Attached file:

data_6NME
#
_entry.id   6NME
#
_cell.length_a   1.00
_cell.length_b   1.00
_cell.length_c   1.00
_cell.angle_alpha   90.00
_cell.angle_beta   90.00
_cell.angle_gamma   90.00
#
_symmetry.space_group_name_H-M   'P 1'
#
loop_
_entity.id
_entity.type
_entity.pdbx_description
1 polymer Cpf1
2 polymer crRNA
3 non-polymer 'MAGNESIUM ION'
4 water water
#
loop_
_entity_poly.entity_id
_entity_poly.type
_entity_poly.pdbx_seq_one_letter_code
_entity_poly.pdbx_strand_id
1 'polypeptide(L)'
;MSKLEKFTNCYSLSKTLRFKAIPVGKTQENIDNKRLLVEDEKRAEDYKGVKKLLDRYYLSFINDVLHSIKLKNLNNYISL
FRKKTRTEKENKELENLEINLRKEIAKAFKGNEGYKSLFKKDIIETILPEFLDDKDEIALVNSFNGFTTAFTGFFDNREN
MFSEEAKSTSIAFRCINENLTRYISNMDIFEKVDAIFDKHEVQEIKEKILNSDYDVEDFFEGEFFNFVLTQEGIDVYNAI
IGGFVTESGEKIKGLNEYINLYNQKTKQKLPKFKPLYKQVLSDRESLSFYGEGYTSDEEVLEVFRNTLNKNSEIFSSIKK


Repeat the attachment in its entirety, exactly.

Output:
data_6NME
#
_entry.id   6NME
#
_cell.length_a   1.00
_cell.length_b   1.00
_cell.length_c   1.00
_cell.angle_alpha   90.00
_cell.angle_beta   90.00
_cell.angle_gamma   90.00
#
_symmetry.space_group_name_H-M   'P 1'
#
loop_
_entity.id
_entity.type
_entity.pdbx_description
1 polymer Cpf1
2 polymer crRNA
3 non-polymer 'MAGNESIUM ION'
4 water water
#
loop_
_entity_poly.entity_id
_entity_poly.type
_entity_poly.pdbx_seq_one_letter_code
_entity_poly.pdbx_strand_id
1 'polypeptide(L)'
;MSKLEKFTNCYSLSKTLRFKAIPVGKTQENIDNKRLLVEDEKRAEDYKGVKKLLDRYYLSFINDVLHSIKLKNLNNYISL
FRKKTRTEKENKELENLEINLRKEIAKAFKGNEGYKSLFKKDIIETILPEFLDDKDEIALVNSFNGFTTAFTGFFDNREN
MFSEEAKSTSIAFRCINENLTRYISNMDIFEKVDAIFDKHEVQEIKEKILNSDYDVEDFFEGEFFNFVLTQEGIDVYNAI
IGGFVTESGEKIKGLNEYINLYNQKTKQKLPKFKPLYKQVLSDRESLSFYGEGYTSDEEVLEVFRNTLNKNSEIFSSIKK